3.A list of person disqualified under Section 8A and 11A(2) of the Act as on August 31, 1979 (relevant except P. 1) was prepared and the name of the petitioner was entered therein. The period of disqualification against the name of the petitioner was shown as six years from August 8, 1974. The petitioner moved the President of India /Election Commission praying for the removal of his disqualification and in the alternative pointing out that his period of disqualification should be taken as expired on March 12, 1979, that is on the expiry of six years with effect from March 12, 1973. The representation of the petitioner was declined and the view expressed by the authorities was that the period of disqualification would start from the date of the Supreme Court's judgment, that is August 8, 1974.The petitioner has filed the present writ petition praying that the list P. 1 in so far as it relates to him be quashed on the ground that the period of his disqualification of sic years stands expired on March, 12. 1979.

4. The Writ has been contested by the election Commission of India. In the written statement submitted on is behalf by S. K. Mediratta, Superintendent Legal, it has been averred that the period of six years disqualification on shall commence from the date of the order of the Supreme Court, that is, August 8, 1974 and not with effect from the date of the order of the High Court, that is March 12, 1973, because in an appeal field by the petitioner against the order of the High Court, the operation thereof was stayed by interim order dated May 4, 1973, which was vacated on August 8, 1974, when the appeal was dismissed by the Supreme Court.

5. The learned counsel for the petitioner has argued that the order of the Supreme Court dated May 4, 1973, the operative part of which has been reproduced above, did not stay the operation of the order of the high Court. The Supreme court did lay down terms and condition which only reiterate the effect of the order of the High Court. The petitioner was allowed to sign the register of the Haryana Legislative Assembly during the pendency of the appeal only to save him from the evil consequences of his seat being declared vacant by the House under Article 190(4) of the Constitution of India. The interim permission extended to the petitioner to sign the register of the Haryana Legislative Assembly did not have the effect of the stay of the operation of the impugned order of the High Court in terms of Section 116B of the Act.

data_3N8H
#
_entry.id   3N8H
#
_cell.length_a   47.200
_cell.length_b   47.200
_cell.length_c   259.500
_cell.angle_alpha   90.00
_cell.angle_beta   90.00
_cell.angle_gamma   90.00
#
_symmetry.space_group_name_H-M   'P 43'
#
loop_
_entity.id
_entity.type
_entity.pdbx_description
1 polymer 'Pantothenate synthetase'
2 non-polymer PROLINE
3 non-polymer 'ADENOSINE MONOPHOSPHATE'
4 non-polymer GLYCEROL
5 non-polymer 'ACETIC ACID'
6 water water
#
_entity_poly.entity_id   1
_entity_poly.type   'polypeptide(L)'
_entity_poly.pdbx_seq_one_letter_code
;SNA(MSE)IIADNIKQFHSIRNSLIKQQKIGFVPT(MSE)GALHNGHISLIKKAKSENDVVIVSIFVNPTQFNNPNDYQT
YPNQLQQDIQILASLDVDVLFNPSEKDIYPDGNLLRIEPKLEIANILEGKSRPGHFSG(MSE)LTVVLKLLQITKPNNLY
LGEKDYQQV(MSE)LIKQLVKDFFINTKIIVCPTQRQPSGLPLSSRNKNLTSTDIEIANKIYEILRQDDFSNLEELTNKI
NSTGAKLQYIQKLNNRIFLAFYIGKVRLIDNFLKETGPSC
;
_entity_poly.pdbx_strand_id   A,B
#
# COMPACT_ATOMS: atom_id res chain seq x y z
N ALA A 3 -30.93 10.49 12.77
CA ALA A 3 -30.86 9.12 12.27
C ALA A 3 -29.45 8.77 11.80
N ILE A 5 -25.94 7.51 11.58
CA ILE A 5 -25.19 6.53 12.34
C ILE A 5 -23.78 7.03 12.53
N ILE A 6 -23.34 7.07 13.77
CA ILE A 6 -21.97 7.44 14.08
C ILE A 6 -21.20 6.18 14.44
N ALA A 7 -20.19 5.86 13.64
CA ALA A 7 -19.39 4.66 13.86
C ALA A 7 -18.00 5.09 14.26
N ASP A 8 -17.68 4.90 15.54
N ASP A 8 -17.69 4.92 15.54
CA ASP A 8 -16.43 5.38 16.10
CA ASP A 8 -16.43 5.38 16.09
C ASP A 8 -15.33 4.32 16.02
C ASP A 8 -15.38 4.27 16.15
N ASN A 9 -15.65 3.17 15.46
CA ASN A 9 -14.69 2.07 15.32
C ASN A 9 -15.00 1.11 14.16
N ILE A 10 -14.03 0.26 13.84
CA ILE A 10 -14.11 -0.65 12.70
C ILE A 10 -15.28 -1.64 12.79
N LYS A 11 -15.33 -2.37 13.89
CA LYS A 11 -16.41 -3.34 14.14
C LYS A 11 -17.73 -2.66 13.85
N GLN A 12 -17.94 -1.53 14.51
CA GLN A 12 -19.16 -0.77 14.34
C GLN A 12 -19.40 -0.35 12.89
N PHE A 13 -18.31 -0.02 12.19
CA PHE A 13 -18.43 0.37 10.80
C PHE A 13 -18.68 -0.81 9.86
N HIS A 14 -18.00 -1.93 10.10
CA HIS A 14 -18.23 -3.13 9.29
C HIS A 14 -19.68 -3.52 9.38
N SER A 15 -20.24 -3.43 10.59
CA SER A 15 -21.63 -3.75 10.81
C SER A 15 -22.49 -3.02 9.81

6. Section 116B f the Act deals with the stay of operation of the order of the high Court and it reads:--

'Stay of operation of order of High Court:--

(1) An application may be made to the high Court for stay of operation on an order made by the High Court under Section 98 or Section 99 before the expiration of the time allowed for appealing therefrom and the high Court may, on sufficient cause being shown and on such terms and conditions as it may think fit, stay the operation of the order but no application for stay shall be made to the High Court after an appeal has been preferred to the Supreme Court.

(2) Where an appeal has been preferred against an order made under Section 98 or section 99 the Supreme Court may, on sufficient cause being shown and on such terms and condition as it may think fit, Stay the operation of the order appealed from.

(3) When the operation of an order is stayed by the high Court or, as the case may be, the Supreme Court, the order shall be deemed never to have take effect under Sub-section (1) of Section 107; and a copy of the stay order immediately be sent by the High Court or, as the case may be, the Supreme Court, to the election Commission and the Speaker or Chairman, as the case may be, of the House of Parliament or of the State Legislature concerned.'

7. On the stay petition of he petitioner, the Supreme Court passed the order reproduced above on May 4, 1973. By this order, either the prayer of the petitioner for stay was accepted or declined. According to the learned counsel for the petitioner, the stay prayed for was declined inasmuch as no specific order was passed staying the operation of the order of the High Court. I am not impressed by this contention. If the petitioner had not been granted interim stay, he could not be permitted to sign the register of the Haryana Legislative Assembly as a Member. This point came up for discussion before the Supreme Court in Smt. Indira Nehru Gandhi v. Raj Narain, AIR 1975 SC 1590, and it was observed :--